The Silver State

Nevada’s prices have investors betting the house

There’s a lot more to Nevada than Las Vegas slot machines and showgirls. It’s also a state of soaring mountains, sun-baked deserts and a rich cowboy culture that lives on in small towns like Virginia City (where Mark Twain began as a newsman). Nevada has always been a land of opportunity – the silver and gold mines around Virginia City helped finance the Union efforts during the Civil War. Snowbirds love it not only for its agreeable desert climate with mild winters (at least, in the southern portions) but even more so now because of its bargain-basement housing deals.
Places you’ll love
â–  Las Vegas
Las Vegas is a destination that needs no introduction; its neon marquees are familiar the world over. According to Bloomberg, housing prices have declined an astonishing 59 per cent from their 2006 highs, presenting real estate opportunities for snowbirds. Obviously, the city’s glitz and glam doesn’t suit everyone’s taste, but there are a number of quiet, off-the-Strip cul-de-sacs where snowbirds can relax around the pool, venturing into the heart of the beast when family and friends come to town. It’s worth noting that Vegas does not sprawl the way many American cities do. It takes no more than a few minutes by car to leave the asphalt behind and find yourself in a land of rolling sagebrush or awe-inspiring canyons.
Average prices House (single family): $125,700; condo: $63,000

â–  Laughlin
On the banks of the Colorado River, Laughlin has become a magnet for RV lovers. Swept by steady north and north westerly winds, it’s known for its high air quality. Active snowbirds enjoy golfing, water sports on the river or hiking in the nearby Black Mountains.
Average prices House (single family): $146,100; condo: $77,400

â–  Mesquite
Located on the Nevada-Arizona border an hour-and-a-half’s drive northeast of Vegas, Mesquite has for years been a popular gathering place for Canadian visitors. Welcomed for their contribution to the local economy, Canadians are coming for the low crime rate, attractive housing prices, desert climate and the fact that this small town is big enough to have all the requisite shopping, entertainment and health-care services snowbirds need and want.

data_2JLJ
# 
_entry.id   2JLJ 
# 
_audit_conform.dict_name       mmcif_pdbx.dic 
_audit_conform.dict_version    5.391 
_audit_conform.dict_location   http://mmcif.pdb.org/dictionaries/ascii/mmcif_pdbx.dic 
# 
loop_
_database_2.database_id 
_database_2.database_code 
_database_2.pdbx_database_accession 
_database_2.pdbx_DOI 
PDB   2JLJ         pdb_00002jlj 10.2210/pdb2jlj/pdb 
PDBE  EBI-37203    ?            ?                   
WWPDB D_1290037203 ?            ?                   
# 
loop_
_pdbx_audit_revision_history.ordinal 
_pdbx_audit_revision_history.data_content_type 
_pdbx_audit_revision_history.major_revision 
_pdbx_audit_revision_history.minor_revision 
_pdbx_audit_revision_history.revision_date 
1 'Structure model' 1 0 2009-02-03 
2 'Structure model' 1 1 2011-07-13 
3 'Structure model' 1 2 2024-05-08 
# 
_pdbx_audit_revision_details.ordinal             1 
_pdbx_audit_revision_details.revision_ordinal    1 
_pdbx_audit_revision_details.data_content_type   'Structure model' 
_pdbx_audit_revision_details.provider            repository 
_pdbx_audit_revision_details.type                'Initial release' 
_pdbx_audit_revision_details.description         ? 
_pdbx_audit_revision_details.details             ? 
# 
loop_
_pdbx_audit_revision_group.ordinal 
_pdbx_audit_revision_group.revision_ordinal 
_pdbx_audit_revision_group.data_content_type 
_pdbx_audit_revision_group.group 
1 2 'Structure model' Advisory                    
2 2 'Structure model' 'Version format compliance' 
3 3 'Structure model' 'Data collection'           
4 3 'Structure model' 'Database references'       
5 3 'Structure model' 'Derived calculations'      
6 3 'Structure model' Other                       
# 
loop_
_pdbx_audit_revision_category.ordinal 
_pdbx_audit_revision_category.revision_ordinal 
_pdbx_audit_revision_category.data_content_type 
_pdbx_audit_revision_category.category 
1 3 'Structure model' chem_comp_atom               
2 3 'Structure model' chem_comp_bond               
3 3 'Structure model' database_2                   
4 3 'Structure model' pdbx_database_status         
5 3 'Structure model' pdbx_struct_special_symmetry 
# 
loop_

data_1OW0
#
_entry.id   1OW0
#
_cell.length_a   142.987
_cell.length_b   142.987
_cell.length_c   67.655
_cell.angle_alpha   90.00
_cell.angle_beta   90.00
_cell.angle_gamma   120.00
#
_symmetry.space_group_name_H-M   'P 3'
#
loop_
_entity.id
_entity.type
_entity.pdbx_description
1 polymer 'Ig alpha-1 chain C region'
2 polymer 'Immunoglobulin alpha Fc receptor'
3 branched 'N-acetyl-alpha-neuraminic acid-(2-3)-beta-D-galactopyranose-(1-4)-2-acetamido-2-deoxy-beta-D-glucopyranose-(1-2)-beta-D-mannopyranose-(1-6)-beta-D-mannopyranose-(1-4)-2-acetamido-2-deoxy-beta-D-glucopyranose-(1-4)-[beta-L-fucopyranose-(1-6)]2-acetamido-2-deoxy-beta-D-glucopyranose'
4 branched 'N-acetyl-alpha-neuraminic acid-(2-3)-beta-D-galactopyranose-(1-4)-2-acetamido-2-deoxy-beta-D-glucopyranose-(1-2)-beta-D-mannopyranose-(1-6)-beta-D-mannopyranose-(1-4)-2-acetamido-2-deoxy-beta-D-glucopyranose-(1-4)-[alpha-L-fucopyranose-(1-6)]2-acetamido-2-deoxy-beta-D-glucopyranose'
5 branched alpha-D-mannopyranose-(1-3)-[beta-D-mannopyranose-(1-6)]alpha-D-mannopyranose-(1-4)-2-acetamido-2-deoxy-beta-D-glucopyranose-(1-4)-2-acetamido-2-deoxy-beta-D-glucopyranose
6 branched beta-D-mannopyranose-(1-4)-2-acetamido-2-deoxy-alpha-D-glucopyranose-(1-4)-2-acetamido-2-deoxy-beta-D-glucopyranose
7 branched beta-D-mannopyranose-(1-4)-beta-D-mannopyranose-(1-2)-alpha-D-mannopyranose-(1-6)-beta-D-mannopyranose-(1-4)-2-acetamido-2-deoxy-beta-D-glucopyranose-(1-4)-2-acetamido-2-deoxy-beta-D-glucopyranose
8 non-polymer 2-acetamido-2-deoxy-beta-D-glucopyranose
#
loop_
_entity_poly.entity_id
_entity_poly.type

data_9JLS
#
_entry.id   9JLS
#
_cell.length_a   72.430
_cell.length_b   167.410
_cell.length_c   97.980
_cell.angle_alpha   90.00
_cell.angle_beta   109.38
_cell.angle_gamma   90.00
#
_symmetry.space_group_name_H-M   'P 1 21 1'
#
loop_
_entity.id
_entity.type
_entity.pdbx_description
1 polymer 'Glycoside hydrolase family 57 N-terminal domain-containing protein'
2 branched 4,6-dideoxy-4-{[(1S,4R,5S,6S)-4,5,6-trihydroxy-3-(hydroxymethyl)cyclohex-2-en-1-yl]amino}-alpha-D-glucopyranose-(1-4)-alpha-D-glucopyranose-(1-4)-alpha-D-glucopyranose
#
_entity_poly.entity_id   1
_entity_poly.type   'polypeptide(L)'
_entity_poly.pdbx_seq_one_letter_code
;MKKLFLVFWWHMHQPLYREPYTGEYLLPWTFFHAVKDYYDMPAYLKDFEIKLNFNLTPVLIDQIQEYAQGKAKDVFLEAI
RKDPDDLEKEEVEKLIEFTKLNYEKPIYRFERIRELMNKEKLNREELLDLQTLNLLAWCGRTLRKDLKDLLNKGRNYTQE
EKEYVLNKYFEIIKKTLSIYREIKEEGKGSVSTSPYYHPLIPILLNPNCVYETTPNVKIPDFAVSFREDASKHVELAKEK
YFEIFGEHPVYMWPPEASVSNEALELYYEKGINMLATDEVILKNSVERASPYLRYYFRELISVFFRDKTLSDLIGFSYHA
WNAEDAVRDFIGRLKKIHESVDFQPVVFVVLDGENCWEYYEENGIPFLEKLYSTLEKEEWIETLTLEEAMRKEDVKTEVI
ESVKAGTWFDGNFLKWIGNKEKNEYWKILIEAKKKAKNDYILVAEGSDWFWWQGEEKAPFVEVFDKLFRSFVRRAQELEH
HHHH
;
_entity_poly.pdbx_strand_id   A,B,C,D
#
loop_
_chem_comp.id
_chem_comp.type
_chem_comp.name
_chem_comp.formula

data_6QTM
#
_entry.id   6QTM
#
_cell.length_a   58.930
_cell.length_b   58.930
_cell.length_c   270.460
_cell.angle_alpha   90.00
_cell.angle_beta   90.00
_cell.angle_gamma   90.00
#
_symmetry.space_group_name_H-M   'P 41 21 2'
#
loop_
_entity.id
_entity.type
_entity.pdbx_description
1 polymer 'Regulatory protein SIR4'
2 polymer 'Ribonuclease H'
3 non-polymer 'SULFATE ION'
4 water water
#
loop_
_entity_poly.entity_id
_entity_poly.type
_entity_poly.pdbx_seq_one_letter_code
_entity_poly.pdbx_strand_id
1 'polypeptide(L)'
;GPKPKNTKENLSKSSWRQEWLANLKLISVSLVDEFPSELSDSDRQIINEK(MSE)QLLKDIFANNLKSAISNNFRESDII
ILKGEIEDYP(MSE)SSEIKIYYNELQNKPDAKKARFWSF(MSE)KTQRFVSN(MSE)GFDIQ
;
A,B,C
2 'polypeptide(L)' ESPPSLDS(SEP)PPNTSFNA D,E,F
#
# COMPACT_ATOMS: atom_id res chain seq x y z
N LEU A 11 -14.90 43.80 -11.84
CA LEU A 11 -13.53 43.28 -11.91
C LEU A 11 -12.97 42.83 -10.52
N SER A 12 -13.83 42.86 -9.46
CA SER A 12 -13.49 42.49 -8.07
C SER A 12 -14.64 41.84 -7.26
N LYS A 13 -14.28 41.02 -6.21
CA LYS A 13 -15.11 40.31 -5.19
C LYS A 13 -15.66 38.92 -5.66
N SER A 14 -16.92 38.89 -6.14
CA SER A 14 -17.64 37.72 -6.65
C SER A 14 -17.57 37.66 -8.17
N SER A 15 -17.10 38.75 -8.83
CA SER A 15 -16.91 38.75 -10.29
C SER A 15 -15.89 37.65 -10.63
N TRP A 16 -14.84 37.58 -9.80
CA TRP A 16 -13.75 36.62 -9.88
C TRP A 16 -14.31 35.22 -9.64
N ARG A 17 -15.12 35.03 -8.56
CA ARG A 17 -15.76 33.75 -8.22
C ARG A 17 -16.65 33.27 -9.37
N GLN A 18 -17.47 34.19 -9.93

Average prices House (single family): $163,700; condo: $89,500

Living History
Anyone travelling to Nevada, either for a Vegas binge or a season-long sojourn owes it to themselves to go armed with a copy of Nevada historian David Toll’s remarkable book The Complete Nevada Traveler. A former newspaperman, Toll brings an affection for both detail and his subject to bear on what he likes to call “the most interesting state in America.” Those who read his book tend to agree. In addition to its extraordinary geography, Nevada is a state rich in history and littered with ghost towns, many of which still retain the skein of things past – old buildings and dusty graveyards abound. Toll’s book spells out in detail how to get to them, why they’re there, and limns the colourful characters that lived in them. Order from

Snowbirds need to know
• Nevada snowbirds tend to migrate to the southern third of the state, much of which is in the Mojave Desert • Nevada, not Alaska or Colorado, is the most mountainous state in the union • Rental rates in Nevada are at an all-time low with condos in developments with pools going for as little as US$800 a month • The first slot machine was invented by Charles Fey in 1899. He called it the Liberty Bell • Nevada is second only to South Africa in gold production
• The world’s largest cowboy poetry
festival is held in Elko